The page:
Serina Gignac (left), Grade 12, and Anne Mae Rea and Chris Laser, Faith Baptist Church volunteers, serve breakfast to Seaton secondary students.

Serina Gignac (left), Grade 12, and Anne Mae Rea and Chris Laser, Faith Baptist Church volunteers, serve breakfast to Seaton secondary students.

It starts with breakfast

Anne Mae Rea makes sure Seaton students are well-fed before starting their day

Toasted bagels, muffins, cereal, juice, fruit, yogurt or boiled eggs — it’s the breakfast Mother always said everyone should have — and it’s available free to all Seaton secondary school students five days a week thanks to volunteers from Faith Baptist Church.

“It’s such a convenience. I used it all through high school,” said Serina Gignac, a Grade 12 student who now helps with the serving. “It means a lot to kids who don’t get breakfast at home for any reason. A lot of people come. I think it’s about 75 each day. And it’s nice to know someone cares about teenagers.”

Faith Baptist Church involvement started 11 years ago when the church rented the gym at Harwood elementary and asked the school if there was anything they could do to help.

“They said they liked to give students a snack at recess if there were donations but the students didn’t get anything if there were no donations. We took it on and we still do it,” said volunteer Anne Mae Rea. who is at Harwood two days a week with other church volunteers other days. She has volunteered at Seaton every school day for seven years.

“We’re filling a need, that’s the important thing. Kids aren’t going to learn if they’re hungry,” said Rea, who received a provincial Principal Volunteer Award in Vancouver last May.

She has been joined in the breakfast program by Faith Baptist Church youth pastor Chris Laser for the past two-and-a-half years serving breakfast from 7:30 a.m. to 8:30 a.m. when classes start.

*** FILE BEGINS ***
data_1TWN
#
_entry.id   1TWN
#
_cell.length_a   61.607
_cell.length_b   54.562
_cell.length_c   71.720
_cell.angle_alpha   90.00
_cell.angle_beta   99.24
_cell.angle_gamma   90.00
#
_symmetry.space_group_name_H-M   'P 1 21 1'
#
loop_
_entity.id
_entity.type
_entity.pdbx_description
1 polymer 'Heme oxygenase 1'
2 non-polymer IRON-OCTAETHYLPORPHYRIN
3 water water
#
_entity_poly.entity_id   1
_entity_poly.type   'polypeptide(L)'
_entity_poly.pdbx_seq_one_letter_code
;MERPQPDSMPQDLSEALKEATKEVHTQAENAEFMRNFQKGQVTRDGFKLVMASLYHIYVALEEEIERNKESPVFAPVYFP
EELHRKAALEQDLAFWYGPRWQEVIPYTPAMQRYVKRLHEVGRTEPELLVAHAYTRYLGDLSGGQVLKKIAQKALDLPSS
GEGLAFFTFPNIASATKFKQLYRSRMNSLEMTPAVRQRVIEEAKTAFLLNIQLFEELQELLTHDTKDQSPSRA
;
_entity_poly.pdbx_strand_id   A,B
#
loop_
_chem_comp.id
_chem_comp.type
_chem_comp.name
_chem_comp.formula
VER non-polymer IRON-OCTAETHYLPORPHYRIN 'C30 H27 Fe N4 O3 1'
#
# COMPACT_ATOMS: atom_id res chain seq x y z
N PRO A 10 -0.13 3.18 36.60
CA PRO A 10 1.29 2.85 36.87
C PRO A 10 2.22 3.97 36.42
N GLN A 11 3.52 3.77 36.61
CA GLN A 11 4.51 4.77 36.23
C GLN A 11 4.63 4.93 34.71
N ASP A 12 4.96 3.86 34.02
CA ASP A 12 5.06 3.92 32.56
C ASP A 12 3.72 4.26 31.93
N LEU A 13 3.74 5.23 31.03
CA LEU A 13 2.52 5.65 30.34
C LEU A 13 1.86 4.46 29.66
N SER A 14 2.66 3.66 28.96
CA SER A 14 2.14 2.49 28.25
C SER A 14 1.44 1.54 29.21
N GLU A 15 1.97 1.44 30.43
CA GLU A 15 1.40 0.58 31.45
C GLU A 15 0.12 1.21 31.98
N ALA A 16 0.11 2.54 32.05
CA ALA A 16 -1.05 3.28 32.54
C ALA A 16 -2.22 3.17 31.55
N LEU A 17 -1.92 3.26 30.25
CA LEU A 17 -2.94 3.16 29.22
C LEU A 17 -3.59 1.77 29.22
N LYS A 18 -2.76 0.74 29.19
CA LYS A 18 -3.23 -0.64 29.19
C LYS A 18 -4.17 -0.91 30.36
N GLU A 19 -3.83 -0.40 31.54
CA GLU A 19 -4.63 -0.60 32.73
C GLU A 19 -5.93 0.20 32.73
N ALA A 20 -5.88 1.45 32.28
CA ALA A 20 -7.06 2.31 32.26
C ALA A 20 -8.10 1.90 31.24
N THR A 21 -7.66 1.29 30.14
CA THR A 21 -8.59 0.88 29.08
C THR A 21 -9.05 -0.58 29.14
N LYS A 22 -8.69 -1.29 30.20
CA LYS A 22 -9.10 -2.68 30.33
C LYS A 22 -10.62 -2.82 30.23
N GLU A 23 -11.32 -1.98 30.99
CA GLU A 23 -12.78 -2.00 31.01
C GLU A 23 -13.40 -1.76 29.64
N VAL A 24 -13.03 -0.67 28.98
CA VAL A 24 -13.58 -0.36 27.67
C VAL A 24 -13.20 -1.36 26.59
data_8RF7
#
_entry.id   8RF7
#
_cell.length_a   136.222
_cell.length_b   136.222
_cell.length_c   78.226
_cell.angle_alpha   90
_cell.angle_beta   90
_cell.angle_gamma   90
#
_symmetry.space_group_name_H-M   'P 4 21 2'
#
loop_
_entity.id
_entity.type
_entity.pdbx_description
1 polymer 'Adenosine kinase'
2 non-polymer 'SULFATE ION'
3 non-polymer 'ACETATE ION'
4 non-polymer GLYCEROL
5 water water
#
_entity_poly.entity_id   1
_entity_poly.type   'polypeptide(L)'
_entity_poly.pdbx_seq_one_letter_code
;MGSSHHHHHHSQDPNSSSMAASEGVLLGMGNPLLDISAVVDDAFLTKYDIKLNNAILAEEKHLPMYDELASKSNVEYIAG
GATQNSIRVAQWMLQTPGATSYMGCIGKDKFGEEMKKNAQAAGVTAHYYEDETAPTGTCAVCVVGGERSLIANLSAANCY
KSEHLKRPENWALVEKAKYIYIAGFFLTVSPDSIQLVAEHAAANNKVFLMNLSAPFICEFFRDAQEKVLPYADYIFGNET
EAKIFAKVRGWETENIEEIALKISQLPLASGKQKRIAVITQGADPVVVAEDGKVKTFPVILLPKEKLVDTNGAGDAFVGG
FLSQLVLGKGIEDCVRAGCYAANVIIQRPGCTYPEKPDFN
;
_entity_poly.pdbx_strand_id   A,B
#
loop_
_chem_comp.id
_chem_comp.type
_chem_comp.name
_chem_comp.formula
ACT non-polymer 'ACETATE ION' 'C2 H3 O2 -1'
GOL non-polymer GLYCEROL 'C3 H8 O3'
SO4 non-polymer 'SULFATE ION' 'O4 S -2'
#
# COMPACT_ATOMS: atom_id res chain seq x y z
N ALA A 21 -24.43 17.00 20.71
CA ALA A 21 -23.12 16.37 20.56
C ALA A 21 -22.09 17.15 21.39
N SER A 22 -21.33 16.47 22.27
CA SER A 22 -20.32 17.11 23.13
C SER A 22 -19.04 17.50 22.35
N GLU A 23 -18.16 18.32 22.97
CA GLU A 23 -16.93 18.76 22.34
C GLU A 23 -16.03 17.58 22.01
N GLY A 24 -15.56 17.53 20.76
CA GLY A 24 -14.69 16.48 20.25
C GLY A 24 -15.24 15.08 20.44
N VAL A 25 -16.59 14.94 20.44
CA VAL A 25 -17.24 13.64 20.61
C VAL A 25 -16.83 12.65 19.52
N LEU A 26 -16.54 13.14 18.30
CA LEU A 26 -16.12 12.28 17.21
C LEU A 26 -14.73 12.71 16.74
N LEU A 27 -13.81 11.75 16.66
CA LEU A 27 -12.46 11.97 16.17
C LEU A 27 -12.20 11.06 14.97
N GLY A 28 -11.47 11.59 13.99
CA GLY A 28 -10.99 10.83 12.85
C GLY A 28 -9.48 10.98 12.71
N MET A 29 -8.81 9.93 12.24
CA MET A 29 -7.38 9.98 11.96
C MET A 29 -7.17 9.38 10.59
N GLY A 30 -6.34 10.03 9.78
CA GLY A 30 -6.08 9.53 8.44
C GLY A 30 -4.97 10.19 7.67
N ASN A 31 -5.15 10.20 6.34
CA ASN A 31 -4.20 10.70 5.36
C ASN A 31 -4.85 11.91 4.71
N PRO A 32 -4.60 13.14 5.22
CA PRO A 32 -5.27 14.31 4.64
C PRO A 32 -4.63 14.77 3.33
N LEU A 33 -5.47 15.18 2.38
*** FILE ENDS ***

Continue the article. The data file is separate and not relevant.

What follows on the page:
“We like to give them a meal and maybe a little joke in the morning to start the day off,” said Laser. “If they want to talk about anything, I’m there as a caring adult. We are not replacing the school or the home, but supporting them. I care about these kids and want to see them successful in school and the choices they make.

“Each student needs a different kind of encouragement. I still remember the adults who were there and encouraging and instrumental in my upbringing.”

Rea likes to set up the small cafeteria kitchen like a home kitchen where the students can choose what they want. The students are invited to the church, which is near the school, for lunch on Tuesdays and for an after-school open door program to relax, have a snack and play board games on Fridays.

“I would like to see other churches involved with their local schools if the schools request it,” said Rea.

Seaton principal Jackie Kersey describes Rea as having a special impact on the students.

“She is there every morning to greet them, ask them about important things in their lives, encourage them to stay in school, and offer them something to eat. She is someone who connects with young people and makes them feel special. She serves up love,” she said.

Josiah Dyck, Grade 12, is another student who started coming for the breakfast and now stays to help.

“It’s a lot of fun here. It’s a real home feeling and all the students love it,” he said.

 

Vernon Morning Star

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